Custom Body Lifts

Lifts in General:

Why would I want to lift my truck?
Well, the most basic reason people lift their truck is to get greater clearance under the axle for off-roading, you'll also be putting more clearance between your cills and damaging trail rocks
Of course it also looks good, so some are just lifted for style

Ok, so how do I do that?
Well the best way is to increase your tyre size - fitting a 31" tyre instead of a 29" tyre gives you an extra inch of clearance under the diff/axle

So if I now run 29" tyres but fit a 35" tyre I can get an extra 3" of clearance?
Yes, your maths is ok - but...

But what?
Well your truck as standard is designed to take a certain size of tyre usually around 29" but sometimes as big as 32" if you have a 2" factory installed body lift like some Pajeros have.

So how can I fit bigger tyres then?
There are two ways one is to do a suspension lift, on most of the Japanese marques due to the independent front suspension this is limited to a maximum of 2" (although 1.5" is best)

And the other way?
The other way is to do a body lift

How do I do that?
Simple, most 4x4 trucks have a separate body and chassis, to do a body lift you remove the old body mount bolts, jack the body up and insert a spacer and bolt it all back together using new longer bolts.

Well that sounds simple, how big a lift can I have?
It's not unknown to have a 8" body lift but I warn you that takes a lot of work altering other parts. For most of us though a 2 or a 3" lift will be ample, athough there are a few who'll want to go for the maximum 4.5" lift.
The 2" lift has the advantage of not having to do any other alterations to pipework or wiring, only needing the removal of the radiator cowling.
Once you go above 2" you'll have to start lengthening hoses and earthing cables - but nothing major. You will also have to either fit an electric fan or alter the position of the radiator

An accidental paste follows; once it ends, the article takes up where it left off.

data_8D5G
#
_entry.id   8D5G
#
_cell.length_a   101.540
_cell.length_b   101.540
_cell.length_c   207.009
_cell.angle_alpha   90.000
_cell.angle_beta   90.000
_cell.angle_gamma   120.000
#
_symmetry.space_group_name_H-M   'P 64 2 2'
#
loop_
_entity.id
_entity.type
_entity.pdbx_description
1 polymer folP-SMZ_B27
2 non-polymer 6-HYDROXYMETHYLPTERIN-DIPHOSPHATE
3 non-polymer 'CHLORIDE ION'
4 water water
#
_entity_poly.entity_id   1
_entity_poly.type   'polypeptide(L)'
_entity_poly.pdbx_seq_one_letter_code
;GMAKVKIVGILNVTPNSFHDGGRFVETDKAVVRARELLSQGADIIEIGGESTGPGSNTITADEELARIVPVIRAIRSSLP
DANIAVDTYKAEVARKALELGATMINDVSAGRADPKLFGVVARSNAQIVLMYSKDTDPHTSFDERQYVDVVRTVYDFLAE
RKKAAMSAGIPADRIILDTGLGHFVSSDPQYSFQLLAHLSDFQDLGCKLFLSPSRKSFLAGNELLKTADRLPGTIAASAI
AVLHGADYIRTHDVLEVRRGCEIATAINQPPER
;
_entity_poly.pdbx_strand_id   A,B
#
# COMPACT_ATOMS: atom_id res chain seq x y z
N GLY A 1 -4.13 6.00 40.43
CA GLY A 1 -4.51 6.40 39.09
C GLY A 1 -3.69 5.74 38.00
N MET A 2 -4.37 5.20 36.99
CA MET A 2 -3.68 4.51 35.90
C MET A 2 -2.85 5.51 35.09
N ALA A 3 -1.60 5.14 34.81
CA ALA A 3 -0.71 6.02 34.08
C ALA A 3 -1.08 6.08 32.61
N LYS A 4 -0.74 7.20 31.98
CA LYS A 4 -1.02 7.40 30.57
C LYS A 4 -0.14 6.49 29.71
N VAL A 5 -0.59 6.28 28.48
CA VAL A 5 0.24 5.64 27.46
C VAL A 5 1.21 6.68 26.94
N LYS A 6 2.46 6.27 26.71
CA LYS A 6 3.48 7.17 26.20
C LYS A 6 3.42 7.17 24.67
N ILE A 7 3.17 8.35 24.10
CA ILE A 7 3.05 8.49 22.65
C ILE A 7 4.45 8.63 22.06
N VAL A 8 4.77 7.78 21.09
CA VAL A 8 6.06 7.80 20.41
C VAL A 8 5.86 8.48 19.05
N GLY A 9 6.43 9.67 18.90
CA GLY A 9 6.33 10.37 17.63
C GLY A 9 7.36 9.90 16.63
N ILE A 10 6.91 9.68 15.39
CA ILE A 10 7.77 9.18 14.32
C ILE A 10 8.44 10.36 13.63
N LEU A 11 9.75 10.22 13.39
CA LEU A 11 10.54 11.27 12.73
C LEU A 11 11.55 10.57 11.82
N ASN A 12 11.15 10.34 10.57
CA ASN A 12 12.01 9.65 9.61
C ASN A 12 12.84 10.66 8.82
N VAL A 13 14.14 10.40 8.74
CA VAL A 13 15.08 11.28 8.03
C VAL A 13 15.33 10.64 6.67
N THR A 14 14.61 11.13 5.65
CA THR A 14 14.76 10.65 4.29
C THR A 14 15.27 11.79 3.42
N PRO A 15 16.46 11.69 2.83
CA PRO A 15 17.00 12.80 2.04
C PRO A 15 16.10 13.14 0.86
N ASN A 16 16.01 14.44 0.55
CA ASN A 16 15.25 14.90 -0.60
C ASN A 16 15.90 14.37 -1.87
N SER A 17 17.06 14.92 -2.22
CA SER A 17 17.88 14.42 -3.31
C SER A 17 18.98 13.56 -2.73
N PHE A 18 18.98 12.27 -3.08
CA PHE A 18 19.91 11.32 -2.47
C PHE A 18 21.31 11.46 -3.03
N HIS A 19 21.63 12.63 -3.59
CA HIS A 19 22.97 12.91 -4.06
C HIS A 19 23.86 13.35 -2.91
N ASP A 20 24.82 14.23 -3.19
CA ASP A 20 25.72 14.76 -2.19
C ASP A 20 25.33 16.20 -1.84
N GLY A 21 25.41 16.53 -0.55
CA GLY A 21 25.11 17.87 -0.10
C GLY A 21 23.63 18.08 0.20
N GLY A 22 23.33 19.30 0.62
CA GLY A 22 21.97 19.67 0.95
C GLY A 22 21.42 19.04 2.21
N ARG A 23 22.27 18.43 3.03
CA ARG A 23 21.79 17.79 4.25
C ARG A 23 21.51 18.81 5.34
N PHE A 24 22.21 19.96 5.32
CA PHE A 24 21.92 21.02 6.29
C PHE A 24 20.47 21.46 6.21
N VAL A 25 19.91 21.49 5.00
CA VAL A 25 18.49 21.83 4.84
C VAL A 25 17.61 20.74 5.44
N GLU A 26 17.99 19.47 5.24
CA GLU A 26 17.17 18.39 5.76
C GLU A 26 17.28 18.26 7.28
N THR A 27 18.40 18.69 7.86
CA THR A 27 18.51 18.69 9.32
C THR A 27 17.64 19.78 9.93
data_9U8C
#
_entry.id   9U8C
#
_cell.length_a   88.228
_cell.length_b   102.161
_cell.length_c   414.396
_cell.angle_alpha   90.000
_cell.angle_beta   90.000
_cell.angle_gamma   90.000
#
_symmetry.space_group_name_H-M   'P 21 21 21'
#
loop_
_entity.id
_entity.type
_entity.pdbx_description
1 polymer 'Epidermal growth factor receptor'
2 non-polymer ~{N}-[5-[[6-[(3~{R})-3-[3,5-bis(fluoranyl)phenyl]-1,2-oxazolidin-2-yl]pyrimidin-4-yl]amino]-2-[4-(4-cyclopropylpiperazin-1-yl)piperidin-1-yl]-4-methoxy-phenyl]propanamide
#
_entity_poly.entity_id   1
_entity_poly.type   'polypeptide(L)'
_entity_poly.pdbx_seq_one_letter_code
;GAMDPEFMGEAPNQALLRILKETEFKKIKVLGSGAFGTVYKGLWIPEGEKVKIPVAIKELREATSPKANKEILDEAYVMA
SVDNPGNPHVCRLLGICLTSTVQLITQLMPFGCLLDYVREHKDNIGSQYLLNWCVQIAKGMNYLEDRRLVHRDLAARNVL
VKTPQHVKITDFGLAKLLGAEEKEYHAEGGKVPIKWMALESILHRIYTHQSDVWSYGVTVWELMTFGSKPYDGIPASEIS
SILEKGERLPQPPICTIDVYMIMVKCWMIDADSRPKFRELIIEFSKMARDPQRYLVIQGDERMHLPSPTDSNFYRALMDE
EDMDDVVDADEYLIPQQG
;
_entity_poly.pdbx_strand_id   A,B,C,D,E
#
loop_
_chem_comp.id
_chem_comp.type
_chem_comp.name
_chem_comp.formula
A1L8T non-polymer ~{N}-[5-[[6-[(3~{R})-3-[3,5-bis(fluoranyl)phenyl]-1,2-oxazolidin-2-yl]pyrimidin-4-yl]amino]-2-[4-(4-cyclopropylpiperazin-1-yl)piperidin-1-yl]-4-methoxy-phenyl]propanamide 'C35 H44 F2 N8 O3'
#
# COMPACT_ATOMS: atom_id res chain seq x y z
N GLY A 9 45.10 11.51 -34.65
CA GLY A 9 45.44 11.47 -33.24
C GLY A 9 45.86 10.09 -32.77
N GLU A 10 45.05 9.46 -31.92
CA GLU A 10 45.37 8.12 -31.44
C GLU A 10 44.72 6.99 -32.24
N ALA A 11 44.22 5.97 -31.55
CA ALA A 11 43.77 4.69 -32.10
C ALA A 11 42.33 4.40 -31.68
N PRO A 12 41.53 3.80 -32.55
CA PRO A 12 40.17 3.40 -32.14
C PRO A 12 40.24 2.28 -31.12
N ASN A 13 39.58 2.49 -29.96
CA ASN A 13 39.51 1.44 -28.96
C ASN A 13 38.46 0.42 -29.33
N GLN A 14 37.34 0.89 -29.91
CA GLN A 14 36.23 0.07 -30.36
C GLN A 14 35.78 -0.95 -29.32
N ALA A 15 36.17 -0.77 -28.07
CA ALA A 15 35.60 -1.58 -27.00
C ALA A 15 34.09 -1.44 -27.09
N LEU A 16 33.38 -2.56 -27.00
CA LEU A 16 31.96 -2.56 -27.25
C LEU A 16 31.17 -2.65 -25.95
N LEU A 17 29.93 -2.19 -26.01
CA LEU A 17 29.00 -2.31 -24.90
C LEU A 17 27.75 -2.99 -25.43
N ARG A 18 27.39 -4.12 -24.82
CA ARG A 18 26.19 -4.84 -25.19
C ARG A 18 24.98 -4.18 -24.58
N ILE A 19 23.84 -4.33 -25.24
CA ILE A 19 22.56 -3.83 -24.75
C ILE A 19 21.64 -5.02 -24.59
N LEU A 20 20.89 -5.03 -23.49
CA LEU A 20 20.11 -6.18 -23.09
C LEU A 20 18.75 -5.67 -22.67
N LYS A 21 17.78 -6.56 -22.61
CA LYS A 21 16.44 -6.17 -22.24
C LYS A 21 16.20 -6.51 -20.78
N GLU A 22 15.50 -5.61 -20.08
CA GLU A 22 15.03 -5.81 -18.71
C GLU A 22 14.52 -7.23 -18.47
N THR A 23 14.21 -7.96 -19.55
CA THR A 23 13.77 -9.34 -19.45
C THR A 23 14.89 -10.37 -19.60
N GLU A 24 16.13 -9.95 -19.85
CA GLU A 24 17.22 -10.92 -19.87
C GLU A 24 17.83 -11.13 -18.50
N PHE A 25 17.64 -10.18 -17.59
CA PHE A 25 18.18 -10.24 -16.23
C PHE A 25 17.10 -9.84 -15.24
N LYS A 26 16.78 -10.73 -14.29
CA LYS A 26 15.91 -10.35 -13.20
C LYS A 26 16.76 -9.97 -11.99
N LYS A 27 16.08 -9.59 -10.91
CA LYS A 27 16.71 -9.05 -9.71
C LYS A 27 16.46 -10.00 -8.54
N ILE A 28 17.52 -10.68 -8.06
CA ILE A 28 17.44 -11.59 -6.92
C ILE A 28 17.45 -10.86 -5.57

OK, so if I can manage that what adverse effect does it have on the control of the truck?
Unlike the suspension lift, a body lift has no effect on the steering, camber, or any of the other problem associated with suspension lifts. driving and steering is not affected.
Raising the body does raise the centre of gravity, however as the main weighty parts of the truck - the engine and gearbox, chassis and axles - remain in the same place, a body lift does not have a very great rolling effect (ie. the truck is more stable than what it would be with the identical suspension lift).

Right so how much will this cost?
Up until recently Body Lift Kits have been notoriously expensive (£400+ for a Range Rover or Disco kit).
However you can now get a kit made expressly for your truck. Made from a high density synthetic material which has a tensile strength nearly twenty times greater than steel, this material is often used in bullet-proof vests and also used for synthetic winch cables.
To find out just how much - or should I say how little - this costs have a browse through the store.

So to recap:
To gain extra clearance under the differential casing (the bulbous bit on the axles) we need to fit larger diameter tyres, which then need to fit within the wheel arches. Body lifts are generally simpler and less complex and less expensive than suspension modifications. Since the body lift only raises the body, it has less adverse impact on the vehicles center of gravity than other lift techniques, since the chassis, engine and running gear remain at the original location. By raising the body higher, you may gain needed room for larger tyres or added ground clearance to protect the body from trail damage.

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